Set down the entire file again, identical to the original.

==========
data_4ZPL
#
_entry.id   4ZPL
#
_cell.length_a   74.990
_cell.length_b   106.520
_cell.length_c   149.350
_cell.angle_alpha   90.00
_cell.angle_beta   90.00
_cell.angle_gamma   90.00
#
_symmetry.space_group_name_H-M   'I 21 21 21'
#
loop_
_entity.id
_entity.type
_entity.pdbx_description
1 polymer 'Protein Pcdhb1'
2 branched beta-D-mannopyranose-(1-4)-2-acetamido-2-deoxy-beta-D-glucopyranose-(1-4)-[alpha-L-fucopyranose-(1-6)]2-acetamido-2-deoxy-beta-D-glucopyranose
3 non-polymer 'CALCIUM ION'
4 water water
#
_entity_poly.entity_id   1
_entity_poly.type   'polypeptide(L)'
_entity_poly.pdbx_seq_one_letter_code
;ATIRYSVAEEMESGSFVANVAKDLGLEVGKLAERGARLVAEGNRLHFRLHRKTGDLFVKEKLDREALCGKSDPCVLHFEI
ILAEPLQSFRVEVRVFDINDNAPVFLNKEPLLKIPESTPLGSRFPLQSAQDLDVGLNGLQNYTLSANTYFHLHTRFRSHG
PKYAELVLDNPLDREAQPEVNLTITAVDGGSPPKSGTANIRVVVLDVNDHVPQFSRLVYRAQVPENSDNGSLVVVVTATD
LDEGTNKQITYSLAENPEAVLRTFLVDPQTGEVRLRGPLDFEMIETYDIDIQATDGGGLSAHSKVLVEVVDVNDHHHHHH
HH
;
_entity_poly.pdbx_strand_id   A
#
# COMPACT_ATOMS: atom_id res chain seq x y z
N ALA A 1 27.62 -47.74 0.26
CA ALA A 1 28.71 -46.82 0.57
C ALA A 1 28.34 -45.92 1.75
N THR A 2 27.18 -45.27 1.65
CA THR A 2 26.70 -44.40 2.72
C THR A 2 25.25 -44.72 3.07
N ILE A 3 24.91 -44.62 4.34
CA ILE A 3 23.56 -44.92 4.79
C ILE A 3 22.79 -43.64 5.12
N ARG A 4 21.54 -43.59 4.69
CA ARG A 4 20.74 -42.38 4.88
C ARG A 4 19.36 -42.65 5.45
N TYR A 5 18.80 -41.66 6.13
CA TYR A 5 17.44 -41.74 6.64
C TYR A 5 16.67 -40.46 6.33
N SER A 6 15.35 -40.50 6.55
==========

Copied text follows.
data_4ZPL
#
_entry.id   4ZPL
#
_cell.length_a   74.990
_cell.length_b   106.520
_cell.length_c   149.350
_cell.angle_alpha   90.00
_cell.angle_beta   90.00
_cell.angle_gamma   90.00
#
_symmetry.space_group_name_H-M   'I 21 21 21'
#
loop_
_entity.id
_entity.type
_entity.pdbx_description
1 polymer 'Protein Pcdhb1'
2 branched beta-D-mannopyranose-(1-4)-2-acetamido-2-deoxy-beta-D-glucopyranose-(1-4)-[alpha-L-fucopyranose-(1-6)]2-acetamido-2-deoxy-beta-D-glucopyranose
3 non-polymer 'CALCIUM ION'
4 water water
#
_entity_poly.entity_id   1
_entity_poly.type   'polypeptide(L)'
_entity_poly.pdbx_seq_one_letter_code
;ATIRYSVAEEMESGSFVANVAKDLGLEVGKLAERGARLVAEGNRLHFRLHRKTGDLFVKEKLDREALCGKSDPCVLHFEI
ILAEPLQSFRVEVRVFDINDNAPVFLNKEPLLKIPESTPLGSRFPLQSAQDLDVGLNGLQNYTLSANTYFHLHTRFRSHG
PKYAELVLDNPLDREAQPEVNLTITAVDGGSPPKSGTANIRVVVLDVNDHVPQFSRLVYRAQVPENSDNGSLVVVVTATD
LDEGTNKQITYSLAENPEAVLRTFLVDPQTGEVRLRGPLDFEMIETYDIDIQATDGGGLSAHSKVLVEVVDVNDHHHHHH
HH
;
_entity_poly.pdbx_strand_id   A
#
# COMPACT_ATOMS: atom_id res chain seq x y z
N ALA A 1 27.62 -47.74 0.26
CA ALA A 1 28.71 -46.82 0.57
C ALA A 1 28.34 -45.92 1.75
N THR A 2 27.18 -45.27 1.65
CA THR A 2 26.70 -44.40 2.72
C THR A 2 25.25 -44.72 3.07
N ILE A 3 24.91 -44.62 4.34
CA ILE A 3 23.56 -44.92 4.79
C ILE A 3 22.79 -43.64 5.12
N ARG A 4 21.54 -43.59 4.69
CA ARG A 4 20.74 -42.38 4.88
C ARG A 4 19.36 -42.65 5.45
N TYR A 5 18.80 -41.66 6.13
CA TYR A 5 17.44 -41.74 6.64
C TYR A 5 16.67 -40.46 6.33
N SER A 6 15.35 -40.50 6.55